Top Ten Favourite Fictional Couples

“Despair and bitterness are not the only songs in the world.”

Stephen Donaldson

Obviously, there may be spoilers in this post. Hopefully not too many, and not too specific. But. You have been warned.

  1. Beren and Luthien – The Silmarillion, J.R.R. Tolkien. Ignoring the fact that the age gap between them is so large it makes Twilight look positively normal, this is just the most awesomest of all love stories, ever. They cooperate. Beren fights monsters. So does Luthien. Beren rescues Luthien. Luthien rescues Beren. It’s just about the only Tolkien relationship that doesn’t make you want to punch someone’s lights out.
  2. Lukas and Juliette – Wool, Hugh Howey. He looks at the stars. She mends stuff. It’s a nice role-reversal, and it feels real. I didn’t like what happened in Dust, though – did she forget him, or what?
  3. Robert Frobisher and Rufus Sixsmith – Cloud Atlas, David Mitchell. *sobs gently*
  4. Eugene Wrayburn and Lizzie Hexam – Our Mutual Friend, Charles Dickens. Dickens spends 800 pages teasing this – will they defy society or won’t they? – so the payoff is excellent. I love that Lizzie doesn’t just sit around waiting for him, either – nope, she goes out and drags him from a river. Hurrah! (Also, Twemlow at the end: “This lady. What else would you call her, if the gentleman were present?” OH SNAP.)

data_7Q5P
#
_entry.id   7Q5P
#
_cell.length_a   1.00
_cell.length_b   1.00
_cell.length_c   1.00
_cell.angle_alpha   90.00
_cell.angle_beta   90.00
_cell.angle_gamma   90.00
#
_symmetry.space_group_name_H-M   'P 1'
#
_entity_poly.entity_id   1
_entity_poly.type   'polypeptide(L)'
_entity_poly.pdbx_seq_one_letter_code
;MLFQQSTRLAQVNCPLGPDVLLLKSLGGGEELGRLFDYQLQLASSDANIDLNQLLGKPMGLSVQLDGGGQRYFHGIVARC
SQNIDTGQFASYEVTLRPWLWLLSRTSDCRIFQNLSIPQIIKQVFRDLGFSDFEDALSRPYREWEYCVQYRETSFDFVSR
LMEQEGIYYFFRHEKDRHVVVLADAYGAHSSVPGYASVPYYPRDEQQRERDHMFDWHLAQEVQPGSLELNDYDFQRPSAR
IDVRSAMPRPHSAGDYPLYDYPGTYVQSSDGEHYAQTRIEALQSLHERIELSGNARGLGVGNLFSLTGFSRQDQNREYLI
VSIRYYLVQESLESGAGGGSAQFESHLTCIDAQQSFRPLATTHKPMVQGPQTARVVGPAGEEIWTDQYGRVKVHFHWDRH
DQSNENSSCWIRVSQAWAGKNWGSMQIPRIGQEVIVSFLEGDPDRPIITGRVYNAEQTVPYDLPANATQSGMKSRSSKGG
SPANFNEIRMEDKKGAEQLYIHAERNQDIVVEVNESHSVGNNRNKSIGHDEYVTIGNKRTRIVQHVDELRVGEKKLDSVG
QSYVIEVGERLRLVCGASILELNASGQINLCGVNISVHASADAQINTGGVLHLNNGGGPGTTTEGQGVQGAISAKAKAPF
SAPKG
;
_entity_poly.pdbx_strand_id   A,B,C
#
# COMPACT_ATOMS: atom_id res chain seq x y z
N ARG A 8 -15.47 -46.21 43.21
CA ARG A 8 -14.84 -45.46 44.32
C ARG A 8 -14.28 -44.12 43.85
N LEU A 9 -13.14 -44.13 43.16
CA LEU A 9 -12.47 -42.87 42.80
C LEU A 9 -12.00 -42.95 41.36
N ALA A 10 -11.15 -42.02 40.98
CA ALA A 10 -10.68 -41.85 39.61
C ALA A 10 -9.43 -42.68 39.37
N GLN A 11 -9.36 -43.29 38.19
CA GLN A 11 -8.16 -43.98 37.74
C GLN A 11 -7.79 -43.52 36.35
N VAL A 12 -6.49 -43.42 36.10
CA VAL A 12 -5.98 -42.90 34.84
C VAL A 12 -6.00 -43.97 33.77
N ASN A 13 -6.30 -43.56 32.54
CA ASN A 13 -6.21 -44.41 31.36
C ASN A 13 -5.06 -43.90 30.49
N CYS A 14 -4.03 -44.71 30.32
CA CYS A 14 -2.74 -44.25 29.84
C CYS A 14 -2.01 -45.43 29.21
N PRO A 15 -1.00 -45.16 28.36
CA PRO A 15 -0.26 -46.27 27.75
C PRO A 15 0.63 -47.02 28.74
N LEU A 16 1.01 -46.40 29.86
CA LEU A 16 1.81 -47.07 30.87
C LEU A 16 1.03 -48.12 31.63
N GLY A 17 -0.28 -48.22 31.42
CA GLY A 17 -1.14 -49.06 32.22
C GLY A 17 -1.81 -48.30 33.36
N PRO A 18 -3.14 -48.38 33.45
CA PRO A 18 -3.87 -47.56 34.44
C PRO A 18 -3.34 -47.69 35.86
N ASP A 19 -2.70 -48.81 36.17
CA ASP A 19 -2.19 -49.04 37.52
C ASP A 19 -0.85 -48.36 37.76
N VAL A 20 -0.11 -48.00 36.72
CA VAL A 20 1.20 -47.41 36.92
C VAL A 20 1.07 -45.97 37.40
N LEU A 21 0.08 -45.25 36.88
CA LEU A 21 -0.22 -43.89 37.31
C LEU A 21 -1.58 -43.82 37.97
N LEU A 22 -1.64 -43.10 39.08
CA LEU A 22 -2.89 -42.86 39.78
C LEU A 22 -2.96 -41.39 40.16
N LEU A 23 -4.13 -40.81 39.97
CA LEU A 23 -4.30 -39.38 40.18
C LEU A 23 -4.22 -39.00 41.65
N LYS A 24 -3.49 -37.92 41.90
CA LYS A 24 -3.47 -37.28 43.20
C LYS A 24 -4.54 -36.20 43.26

5. Will Parry and Lyra Belacqua – The Amber Spyglass, Philip Pullman. Okay, they’re only twelve, which makes the whole thing a teensy bit unbelievable, but still. It’s all very tragic.
  6. Walter Gay and Florence Dombey – Dombey and Son, Charles Dickens. Extremely sentimental, and, again, teased right from the beginning, but that doesn’t make it any less satisfying. Another ridiculously sad one: “Poor Wal’r!”
  7. Captain Wentworth and Anne Eliot – Persuasion, Jane Austen. I read this at school, which may be why it sticks in my mind so much, but it just feels like such a true, raw story, full of bitterness and anger and regret, and yet, eventually, a kind of happiness.
  8. Nutt and Glenda – Unseen Academicals, Terry Pratchett. There’s no fuss, no drama to this relationship. It just sort of happens, like ships that pass in the night. And that’s very sweet.
  9. Benedick and Beatrice – Much Ado About Nothing, William Shakespeare. They’re awesome and funny and banterous and brilliant.
  10. Thomas Covenant and Linden Avery – The Second Chronicles of Thomas Covenant, Stephen Donaldson. I was shipping these two for a thousand pages. They’re both extraordinarily real, extraordinarily well-developed characters who’ve both gone through so much and who find comfort in each other. And again, there’s a lot of doubt and bitterness here.

(The theme for this post was suggested by the Broke and the Bookish’s weekly meme Top Ten Tuesday.)

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